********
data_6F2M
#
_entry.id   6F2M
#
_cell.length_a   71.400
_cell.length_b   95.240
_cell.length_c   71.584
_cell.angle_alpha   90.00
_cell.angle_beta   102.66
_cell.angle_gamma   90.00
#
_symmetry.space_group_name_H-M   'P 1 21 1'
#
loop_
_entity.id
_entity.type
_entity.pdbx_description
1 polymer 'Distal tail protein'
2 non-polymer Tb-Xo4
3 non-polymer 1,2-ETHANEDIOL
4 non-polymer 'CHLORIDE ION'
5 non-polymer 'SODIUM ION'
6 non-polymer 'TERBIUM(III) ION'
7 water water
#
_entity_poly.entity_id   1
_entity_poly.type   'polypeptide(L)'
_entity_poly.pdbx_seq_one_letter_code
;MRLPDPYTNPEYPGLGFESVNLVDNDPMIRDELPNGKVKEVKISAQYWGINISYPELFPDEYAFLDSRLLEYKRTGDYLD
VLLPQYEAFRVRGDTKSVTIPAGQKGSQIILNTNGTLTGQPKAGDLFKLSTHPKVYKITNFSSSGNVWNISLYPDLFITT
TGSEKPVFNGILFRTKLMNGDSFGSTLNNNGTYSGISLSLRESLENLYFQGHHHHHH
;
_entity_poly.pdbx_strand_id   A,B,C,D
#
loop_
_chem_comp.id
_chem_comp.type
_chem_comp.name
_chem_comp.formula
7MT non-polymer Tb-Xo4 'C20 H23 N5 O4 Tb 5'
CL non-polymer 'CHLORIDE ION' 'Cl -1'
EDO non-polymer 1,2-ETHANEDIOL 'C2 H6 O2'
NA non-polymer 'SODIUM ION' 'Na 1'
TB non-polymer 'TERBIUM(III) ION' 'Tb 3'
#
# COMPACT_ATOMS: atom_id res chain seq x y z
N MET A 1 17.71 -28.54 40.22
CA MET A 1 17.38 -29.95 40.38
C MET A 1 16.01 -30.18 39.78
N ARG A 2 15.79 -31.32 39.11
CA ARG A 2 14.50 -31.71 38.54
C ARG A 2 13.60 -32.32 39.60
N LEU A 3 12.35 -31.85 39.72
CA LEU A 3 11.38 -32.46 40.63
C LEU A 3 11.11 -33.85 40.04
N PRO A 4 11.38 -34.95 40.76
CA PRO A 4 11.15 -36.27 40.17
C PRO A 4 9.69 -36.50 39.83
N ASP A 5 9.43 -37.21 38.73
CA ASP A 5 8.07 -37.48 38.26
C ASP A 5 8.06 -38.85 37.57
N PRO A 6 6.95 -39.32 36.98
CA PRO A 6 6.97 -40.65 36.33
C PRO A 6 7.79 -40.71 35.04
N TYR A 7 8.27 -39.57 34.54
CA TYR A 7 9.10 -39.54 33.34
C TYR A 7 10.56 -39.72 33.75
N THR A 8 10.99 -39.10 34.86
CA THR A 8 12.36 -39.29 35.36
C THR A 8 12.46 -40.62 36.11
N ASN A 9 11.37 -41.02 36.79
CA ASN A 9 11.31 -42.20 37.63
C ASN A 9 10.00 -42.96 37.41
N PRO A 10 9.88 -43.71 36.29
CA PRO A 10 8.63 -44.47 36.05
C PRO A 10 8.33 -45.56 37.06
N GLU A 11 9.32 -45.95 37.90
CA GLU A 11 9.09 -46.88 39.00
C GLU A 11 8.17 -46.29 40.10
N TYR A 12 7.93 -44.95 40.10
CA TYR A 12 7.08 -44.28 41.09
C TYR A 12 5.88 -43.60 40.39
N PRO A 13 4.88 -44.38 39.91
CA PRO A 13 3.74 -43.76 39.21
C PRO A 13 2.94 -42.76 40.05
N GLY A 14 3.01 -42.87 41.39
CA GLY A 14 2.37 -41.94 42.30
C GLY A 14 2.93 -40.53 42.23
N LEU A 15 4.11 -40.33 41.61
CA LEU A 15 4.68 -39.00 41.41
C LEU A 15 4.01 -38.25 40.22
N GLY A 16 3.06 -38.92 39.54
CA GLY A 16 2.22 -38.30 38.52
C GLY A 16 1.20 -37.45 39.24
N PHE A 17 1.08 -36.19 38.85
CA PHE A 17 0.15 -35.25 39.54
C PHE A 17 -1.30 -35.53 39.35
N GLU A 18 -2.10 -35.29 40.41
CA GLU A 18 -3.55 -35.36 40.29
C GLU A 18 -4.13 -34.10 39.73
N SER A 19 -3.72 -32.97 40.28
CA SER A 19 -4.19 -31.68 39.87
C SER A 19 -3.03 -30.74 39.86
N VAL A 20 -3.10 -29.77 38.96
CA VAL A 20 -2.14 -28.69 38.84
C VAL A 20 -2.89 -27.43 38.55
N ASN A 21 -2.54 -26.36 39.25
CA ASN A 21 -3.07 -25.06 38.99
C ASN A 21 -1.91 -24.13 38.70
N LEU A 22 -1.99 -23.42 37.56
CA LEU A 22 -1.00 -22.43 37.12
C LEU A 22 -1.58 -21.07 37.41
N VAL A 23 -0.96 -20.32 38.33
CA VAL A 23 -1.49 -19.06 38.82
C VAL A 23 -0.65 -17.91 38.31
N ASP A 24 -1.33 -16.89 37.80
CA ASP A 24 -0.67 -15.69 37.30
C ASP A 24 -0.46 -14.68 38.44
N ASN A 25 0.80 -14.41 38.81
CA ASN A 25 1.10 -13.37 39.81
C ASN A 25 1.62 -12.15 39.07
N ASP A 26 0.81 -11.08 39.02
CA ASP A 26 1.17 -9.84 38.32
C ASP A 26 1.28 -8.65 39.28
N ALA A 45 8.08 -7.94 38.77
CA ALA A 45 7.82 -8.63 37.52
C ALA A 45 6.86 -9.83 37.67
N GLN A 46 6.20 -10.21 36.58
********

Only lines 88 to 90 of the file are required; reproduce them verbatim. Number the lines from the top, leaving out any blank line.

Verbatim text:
C GLY A 14 2.93 -40.53 42.23
N LEU A 15 4.11 -40.33 41.61
CA LEU A 15 4.68 -39.00 41.41